1.  Killing contests have nothing in common with fair chase, ethical hunting. Technology, baiting, and "calling" place wildlife at an even greater and unfair disadvantage. Killing predators, or any wild animal, as part of a 'contest' or 'derby' is ethically indefensible and ecologically reckless. 
2.  Bloodsport contests are conducted for profit, entertainment, prizes and, simply, for the "fun" of killing. No evidence exists showing that predator killing contests control problem animals or serve any beneficial management function. Coyote populations that are not exploited (that is hunted, trapped, or controlled by other means), form stable "extended family" social structures that naturally limit overall coyote populations through defense of territory and the suppression of breeding by subordinate female members of the family group.

3. The importance of wolves, coyotes and other predators in maintaining order, stability, and productivity in ecosystems has been well documented in peer-reviewed scientific literature. Coyotes provide myriad ecosystem services that benefit humans including their control of smaller predators, rodents, and jackrabbits, which compete with domestic livestock for available forage. As apex predators wolves increase biodiversity and ecological integrity.
4.  With fewer than 700 wolves in Idaho and poaching a common problem, allowing a killing contest of a species just off the endangered species list is reckless, indefensible and counter to sound science.

5. Economically, a live wolf is worth far more than a dead one. Wolf watching has brought in millions of dollars into Idaho and tourism is a major economic revenue source.
6.  Wildlife killing contests perpetuate a culture of violence and send the message to children that life has little value and that an entire species of animals is disposable.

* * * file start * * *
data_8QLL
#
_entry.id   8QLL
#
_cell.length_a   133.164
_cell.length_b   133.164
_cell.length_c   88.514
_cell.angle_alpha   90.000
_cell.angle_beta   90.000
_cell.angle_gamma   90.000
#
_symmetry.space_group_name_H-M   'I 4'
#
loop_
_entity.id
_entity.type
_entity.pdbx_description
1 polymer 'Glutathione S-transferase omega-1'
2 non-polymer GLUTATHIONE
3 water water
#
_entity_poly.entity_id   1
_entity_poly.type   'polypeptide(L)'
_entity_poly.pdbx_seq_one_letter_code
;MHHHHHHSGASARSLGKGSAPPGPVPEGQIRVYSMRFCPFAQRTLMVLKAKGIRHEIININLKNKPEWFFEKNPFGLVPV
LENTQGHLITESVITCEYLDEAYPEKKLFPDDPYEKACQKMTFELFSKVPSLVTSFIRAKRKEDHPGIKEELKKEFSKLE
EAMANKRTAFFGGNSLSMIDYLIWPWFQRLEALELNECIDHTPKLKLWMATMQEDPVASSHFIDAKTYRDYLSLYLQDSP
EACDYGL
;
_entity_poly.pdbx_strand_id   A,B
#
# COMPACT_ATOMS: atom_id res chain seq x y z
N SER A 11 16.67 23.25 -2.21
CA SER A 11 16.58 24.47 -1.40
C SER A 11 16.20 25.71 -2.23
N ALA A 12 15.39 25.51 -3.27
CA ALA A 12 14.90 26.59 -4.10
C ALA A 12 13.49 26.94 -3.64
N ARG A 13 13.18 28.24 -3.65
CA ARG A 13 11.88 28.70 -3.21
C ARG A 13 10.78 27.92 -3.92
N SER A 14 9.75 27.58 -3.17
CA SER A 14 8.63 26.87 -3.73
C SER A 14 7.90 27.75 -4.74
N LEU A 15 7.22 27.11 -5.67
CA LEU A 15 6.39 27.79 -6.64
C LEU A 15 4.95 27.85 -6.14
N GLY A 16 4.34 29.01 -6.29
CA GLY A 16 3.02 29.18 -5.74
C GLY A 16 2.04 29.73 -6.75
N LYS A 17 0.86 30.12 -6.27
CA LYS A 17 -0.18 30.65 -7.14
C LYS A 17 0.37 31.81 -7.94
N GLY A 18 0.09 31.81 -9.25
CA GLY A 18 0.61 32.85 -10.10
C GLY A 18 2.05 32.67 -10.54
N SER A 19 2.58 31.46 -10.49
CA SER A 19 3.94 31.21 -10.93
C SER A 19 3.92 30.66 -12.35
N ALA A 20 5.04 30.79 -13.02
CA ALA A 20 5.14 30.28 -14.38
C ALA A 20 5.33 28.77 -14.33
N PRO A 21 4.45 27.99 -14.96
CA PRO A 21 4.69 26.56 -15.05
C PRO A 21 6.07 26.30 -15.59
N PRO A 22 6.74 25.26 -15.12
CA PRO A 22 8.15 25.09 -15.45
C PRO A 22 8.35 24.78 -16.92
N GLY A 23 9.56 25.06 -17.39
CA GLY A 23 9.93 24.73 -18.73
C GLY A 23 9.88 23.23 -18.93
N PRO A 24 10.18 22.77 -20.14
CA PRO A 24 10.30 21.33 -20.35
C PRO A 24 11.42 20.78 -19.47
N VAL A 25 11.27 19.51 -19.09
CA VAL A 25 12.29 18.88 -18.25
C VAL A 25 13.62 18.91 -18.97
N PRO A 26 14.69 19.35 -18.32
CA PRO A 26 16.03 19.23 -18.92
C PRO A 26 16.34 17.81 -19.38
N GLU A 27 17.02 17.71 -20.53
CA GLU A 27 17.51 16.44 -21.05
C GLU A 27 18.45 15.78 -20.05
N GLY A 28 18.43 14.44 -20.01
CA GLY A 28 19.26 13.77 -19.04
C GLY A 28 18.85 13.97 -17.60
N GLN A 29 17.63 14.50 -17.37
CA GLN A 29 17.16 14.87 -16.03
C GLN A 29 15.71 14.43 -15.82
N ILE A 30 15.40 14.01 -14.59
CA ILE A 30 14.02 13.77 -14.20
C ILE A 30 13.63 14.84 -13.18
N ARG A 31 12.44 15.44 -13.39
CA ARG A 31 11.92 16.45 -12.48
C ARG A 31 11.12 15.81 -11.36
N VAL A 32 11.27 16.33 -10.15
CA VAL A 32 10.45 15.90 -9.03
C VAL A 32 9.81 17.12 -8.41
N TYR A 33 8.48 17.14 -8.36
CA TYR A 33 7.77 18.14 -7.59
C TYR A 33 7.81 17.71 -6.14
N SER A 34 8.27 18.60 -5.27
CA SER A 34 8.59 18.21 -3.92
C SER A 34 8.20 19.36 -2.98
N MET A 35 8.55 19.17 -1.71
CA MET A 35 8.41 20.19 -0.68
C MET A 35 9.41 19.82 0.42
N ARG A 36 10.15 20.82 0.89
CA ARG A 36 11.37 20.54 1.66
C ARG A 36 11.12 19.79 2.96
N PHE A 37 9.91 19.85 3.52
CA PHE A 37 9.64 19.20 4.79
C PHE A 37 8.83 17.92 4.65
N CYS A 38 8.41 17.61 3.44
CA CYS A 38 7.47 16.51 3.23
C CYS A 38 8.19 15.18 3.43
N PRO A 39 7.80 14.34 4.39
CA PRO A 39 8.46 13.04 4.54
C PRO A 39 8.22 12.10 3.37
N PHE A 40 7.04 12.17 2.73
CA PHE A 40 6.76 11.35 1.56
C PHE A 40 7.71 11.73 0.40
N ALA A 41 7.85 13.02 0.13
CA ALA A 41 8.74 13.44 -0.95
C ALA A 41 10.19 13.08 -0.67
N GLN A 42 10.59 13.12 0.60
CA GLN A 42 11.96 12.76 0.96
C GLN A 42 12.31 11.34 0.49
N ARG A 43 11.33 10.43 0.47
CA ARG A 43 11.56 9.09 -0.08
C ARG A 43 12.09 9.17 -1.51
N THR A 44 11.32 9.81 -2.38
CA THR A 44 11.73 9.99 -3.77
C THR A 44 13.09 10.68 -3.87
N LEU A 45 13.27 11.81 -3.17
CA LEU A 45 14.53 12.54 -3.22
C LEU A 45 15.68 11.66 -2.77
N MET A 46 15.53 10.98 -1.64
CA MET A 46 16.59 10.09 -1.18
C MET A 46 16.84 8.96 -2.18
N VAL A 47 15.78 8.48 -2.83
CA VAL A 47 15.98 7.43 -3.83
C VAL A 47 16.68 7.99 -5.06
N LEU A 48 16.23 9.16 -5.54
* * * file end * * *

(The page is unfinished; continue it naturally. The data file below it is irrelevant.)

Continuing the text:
7.  Wildlife killing contests put non-target animals, companion animals, and people at risk. Domestic dogs are sometimes mistaken for coyotes and wolves (see article on sidebar).

Thank you always for your support & action on behalf of wildlife!

Camilla Fox image
   Camilla H. Fox 
   Executive Director


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Related News:

Competitive Hunting of Wolves, Coyotes in Idaho Sparks Outcry
by Laura Zuckerman

Kill for Cash ~ Coyotes Targeted in Nova Scotia's "Pelt Incentive" Program
Huff Post Green
by Camilla Fox and Chris Genovali

Pet Malamute Shot, Killed by Wolf Hunter
USA Today
by John S. Adams
"Layne Spence's beloved dog was mistaken for a wolf."

Last week Arizona Rep. Raul Grijalva released a 
letter co-signed by 85 House Democratic and Republican colleagues urging Secretrary of the Interior Sally Jewell to continue offering Endangered Species Act (ESA) protection to gray wolves across the United States. 

Unknown 3
Basin Butte wolf pack near Stanley, Idaho (100 miles North of Salmon, Idaho). All the wolves in this photo have been killed since this photo was taken in 2008. Copyright photo: Lynne K. Stone